These past few years my Aunt and Uncle have started a new kind of tradition.
Rather than giving material goods they began giving gifts for activities that we could do together as a family. The first year they handed gift bags to each of us containing a clue as to what that activity would be. The tiny folded sheets tucked inside revealed that in the summer we would all attend a Goldeyes game together. It was great! As it always is when my Dad’s side gets together, it doesn’t happen very often aside from holidays so for them to bring us together and host a day out was really special.
Last year, being the fine foodies they are, we were hosted to one of De Luca’s famous cooking classes. For those that don’t know, De Luca’s is an Italian restaurant, and specialty grocer in Winnipeg. They also provide catering, and host events, such as the cooking classes, in their on site cooking studio.
The class consists of a wine tasting, a five course meal and a demonstration of all the courses; an appetizer, a pasta dish, an entree, a side and dessert. Along with the demonstration all the guests are given a copy of the recipes for the meal complete with ingredients (all conveniently available upstairs in the grocery mart) and full instructions.
An evening of amazing Italian food, copious amounts of wine and great company. What more could you ask for?! It was raved about for months and at every family gathering since.
So this year when we opened our envelopes at Christmas to reveal that we were going to attend another cooking class, we were more than thrilled! The date was set and we waited in anticipation for our night out, which finally came last Thursday evening.
Upon entering the studio we were given our pamphlets revealing what the evenings gastronomical delights would be. We tasted some wines, had a bite of cheese and made our way to our seats to investigate the menu.
While I trusted in full that anything our instructor Chef Anna was preparing for us would be completely fantastic, I was slightly wary about the first course, an appetizer of Eggplant Meatballs. My past experiences with eggplant were unfavourable, but further inspection of the recipe and a few sips of wine my worries were eased.
A blend of Fontina, Pecorino and Parmigiano Reggiano cheeses. A touch of nutmeg, The drizzle of balsamic glaze. They all come together perfectly, turning my once most hated vegetable foe into an acquaintance I’d love to get to know better!
Instead of of dry bread crumbs being used as a binder like in traditional “meat” balls, day old bread was used that had been soaked and drained of excess moisture. This was done in order to hold well and create a consistent texture, making the inside soft but with substance. They were also given a coating of dry breadcrumbs for crispness just before they hit the frying pan.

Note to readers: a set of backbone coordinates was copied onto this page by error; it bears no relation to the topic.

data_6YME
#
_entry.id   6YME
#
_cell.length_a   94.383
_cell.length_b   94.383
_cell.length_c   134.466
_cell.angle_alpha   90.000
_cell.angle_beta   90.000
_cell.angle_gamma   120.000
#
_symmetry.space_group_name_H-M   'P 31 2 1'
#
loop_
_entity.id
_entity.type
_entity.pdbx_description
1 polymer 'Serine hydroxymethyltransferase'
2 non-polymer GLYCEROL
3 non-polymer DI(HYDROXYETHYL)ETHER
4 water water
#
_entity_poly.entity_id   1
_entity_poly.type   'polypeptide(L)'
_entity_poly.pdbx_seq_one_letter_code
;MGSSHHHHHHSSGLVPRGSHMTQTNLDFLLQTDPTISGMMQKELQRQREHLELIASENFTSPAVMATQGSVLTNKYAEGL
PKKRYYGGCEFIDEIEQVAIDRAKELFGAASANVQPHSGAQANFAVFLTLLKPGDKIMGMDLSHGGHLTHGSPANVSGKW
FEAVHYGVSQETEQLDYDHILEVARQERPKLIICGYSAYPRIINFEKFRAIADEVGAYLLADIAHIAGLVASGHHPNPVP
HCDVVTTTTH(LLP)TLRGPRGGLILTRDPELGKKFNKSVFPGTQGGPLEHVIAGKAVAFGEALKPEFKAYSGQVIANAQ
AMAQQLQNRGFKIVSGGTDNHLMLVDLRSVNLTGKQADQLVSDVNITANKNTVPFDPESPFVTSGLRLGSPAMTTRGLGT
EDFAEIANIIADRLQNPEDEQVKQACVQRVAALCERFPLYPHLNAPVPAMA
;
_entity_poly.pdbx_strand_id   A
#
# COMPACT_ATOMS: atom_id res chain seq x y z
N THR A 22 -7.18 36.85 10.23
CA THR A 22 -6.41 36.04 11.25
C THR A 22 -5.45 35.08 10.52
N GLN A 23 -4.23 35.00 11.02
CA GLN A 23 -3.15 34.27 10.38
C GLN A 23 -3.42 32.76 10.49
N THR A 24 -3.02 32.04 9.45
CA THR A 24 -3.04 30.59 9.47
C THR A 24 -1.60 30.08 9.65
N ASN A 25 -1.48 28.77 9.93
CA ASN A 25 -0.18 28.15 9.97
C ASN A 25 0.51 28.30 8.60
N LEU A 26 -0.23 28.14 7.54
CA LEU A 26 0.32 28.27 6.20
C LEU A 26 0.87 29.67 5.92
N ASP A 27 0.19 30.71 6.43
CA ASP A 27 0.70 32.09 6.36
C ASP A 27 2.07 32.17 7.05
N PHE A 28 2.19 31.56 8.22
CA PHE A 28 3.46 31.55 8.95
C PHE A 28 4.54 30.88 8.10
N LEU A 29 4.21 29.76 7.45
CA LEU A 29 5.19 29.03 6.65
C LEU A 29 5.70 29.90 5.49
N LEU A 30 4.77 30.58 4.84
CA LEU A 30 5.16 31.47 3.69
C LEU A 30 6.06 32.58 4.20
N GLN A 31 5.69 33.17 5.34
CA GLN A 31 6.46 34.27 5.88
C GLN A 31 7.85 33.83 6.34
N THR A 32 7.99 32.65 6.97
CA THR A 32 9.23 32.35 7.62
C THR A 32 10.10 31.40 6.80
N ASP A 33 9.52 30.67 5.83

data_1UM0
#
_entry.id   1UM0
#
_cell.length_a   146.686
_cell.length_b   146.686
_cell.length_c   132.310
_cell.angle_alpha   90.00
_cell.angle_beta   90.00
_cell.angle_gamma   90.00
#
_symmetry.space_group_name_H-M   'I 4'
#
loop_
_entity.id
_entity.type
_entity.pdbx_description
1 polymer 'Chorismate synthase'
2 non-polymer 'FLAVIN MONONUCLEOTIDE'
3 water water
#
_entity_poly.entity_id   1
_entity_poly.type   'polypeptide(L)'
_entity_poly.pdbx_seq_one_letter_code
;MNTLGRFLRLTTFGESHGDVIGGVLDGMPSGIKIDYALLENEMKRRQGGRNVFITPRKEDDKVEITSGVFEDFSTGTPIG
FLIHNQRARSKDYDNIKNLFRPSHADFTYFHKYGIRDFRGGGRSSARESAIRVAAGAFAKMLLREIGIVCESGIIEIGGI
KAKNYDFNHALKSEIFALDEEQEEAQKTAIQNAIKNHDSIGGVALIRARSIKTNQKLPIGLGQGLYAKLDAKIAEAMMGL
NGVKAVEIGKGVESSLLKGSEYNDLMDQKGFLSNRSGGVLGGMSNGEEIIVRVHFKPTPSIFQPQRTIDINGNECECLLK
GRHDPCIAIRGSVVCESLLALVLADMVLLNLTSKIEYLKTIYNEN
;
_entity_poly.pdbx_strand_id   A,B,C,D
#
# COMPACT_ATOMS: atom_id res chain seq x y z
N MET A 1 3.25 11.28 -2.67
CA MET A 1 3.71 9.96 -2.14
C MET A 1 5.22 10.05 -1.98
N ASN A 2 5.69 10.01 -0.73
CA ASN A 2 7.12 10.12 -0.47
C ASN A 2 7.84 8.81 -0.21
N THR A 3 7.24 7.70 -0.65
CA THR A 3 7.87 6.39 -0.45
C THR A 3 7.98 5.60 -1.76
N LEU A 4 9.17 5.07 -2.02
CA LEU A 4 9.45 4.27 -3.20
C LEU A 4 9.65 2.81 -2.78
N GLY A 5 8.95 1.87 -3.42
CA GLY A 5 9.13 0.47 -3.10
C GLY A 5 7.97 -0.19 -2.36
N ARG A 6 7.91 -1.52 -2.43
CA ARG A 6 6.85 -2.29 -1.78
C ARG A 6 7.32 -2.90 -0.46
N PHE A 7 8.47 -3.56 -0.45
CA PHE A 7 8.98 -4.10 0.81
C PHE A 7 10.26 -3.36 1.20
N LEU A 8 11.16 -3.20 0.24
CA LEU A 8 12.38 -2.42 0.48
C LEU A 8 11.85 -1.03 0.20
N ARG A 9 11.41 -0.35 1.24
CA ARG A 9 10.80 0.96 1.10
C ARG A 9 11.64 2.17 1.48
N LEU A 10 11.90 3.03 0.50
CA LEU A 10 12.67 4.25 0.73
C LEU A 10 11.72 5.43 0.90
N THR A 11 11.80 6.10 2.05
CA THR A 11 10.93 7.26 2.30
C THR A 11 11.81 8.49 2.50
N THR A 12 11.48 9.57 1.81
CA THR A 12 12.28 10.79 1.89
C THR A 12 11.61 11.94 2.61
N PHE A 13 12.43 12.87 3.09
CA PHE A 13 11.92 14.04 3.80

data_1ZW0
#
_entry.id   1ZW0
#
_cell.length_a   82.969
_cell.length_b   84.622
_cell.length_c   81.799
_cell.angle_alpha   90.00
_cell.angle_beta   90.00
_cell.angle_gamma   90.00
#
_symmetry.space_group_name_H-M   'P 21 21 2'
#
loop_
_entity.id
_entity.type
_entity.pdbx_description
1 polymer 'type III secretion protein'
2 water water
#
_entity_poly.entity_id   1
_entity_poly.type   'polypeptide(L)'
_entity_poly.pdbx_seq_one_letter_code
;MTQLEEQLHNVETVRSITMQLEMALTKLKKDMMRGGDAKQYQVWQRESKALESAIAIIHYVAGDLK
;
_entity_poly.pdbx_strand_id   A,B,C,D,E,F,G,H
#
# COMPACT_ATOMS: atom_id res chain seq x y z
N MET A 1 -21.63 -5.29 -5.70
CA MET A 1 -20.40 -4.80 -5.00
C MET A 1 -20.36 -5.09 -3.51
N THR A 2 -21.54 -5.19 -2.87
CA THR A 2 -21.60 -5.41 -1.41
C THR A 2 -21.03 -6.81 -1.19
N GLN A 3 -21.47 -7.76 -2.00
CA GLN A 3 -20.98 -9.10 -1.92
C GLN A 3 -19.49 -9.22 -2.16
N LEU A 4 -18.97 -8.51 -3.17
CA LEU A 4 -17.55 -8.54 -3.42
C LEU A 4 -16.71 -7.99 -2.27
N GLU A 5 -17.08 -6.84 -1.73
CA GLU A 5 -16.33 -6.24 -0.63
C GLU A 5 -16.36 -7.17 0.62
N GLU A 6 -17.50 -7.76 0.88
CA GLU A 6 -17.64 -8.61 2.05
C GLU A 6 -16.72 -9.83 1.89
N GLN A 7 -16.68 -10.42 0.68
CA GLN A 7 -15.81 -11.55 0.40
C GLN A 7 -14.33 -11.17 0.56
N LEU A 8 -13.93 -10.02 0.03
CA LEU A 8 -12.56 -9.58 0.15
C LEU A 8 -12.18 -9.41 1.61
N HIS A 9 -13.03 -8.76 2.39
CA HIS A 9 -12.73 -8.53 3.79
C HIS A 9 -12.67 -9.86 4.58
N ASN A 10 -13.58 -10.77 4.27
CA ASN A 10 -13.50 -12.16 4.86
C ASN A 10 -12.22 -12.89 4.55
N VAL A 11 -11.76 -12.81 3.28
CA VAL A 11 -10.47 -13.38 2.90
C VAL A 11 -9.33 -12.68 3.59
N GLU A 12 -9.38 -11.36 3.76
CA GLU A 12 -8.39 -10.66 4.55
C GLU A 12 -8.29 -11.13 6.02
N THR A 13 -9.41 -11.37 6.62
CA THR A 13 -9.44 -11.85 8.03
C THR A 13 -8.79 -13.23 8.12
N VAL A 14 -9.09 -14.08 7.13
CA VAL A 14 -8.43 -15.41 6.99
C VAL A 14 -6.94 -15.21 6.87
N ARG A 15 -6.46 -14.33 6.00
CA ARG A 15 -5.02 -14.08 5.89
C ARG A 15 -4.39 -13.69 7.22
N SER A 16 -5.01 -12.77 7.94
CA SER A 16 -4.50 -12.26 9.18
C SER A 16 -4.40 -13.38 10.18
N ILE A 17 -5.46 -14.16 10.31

Muffled mouth fulls of approval were shared across the room between more sips of wine, and once we finished we patiently awaited our second course.
Gnocchi with Pancetta Cherry Tomato Sauce.
These tiny potato dumplings can cause powerful, overwhelming feelings of elation and joy to anyone who has ever had the pleasure of consuming them. To top them with a sauce of cherry tomatoes AND pancetta was pure bliss.
I was surprised to learn that canned cherry tomatoes even existed, never mind that we were using them. They were incorporated through a food mill along with regular canned tomatoes to give both a dimension of flavour, and a fine textured sauce.
It was fantastic. Each bite embodied the fluffy chewy texture of the gnocchi with a burst of salty pancetta, tangy cherry tomatoes, garlic, basil, white wine and parmigiano. A beautiful marriage of flavours.
As tempted as I was to oblige in the seconds we were offered, we still had our main course in front of us.
Chicken stuffed with Capicoli & Caciocavallo and a side of Potato and Cauliflower au Gratin
Last year’s class included a stuffed chicken breast as well, so now after viewing a second demonstration I’m fairly confident it’s a skill that I’m now a master black belt in. The meat is first butterflied and then pounded flat to achieve a consistent width throughout. This helps not only in sealing the filling but also to ensure that its cooked evenly.
The Caciocavallo cheese, Hot Capicolli, some parm and a whole clove of garlic are pulsed in a food processor, and along with some fresh parsley, are used for the filling. Once assembled and sealed, these artfully procured little bundles were given a quick pat of flour and transferred to a hot frying pan.
With the addition of sage, some more garlic, a little chicken stock, and white wine in the pan while cooking, a simply acquired, but so, so deliciously complex and flavourful sauce was created.
It’s smooth, slightly tangy flavour melded so well with the chicken and spilled over as you cut in to expose the bold flavours awaiting inside. While our side dish of Potato and Cauliflower au Gratin was totally able to stand on its own, it quickly became a portal for the magnificent gravy of garlic and wine.
We had a good amount of time to mingle, converse and have more ‘samples’ of wine.
The direct result of our ambitious sampling was:
1. An unnecessary amount of selfies.
2. Inability to take a photo of dessert.
I can guarantee though, a Chocolate Nutella Lava Cake can speak for itself.
Afterwards we were welcomed to explore the grocery shelves upstairs and purchase all the necessary items to create these fine dishes for ourselves at home, which I look forward to attempt in the near future.
Mostly though, I’m looking forward to more culinary ventures with the family.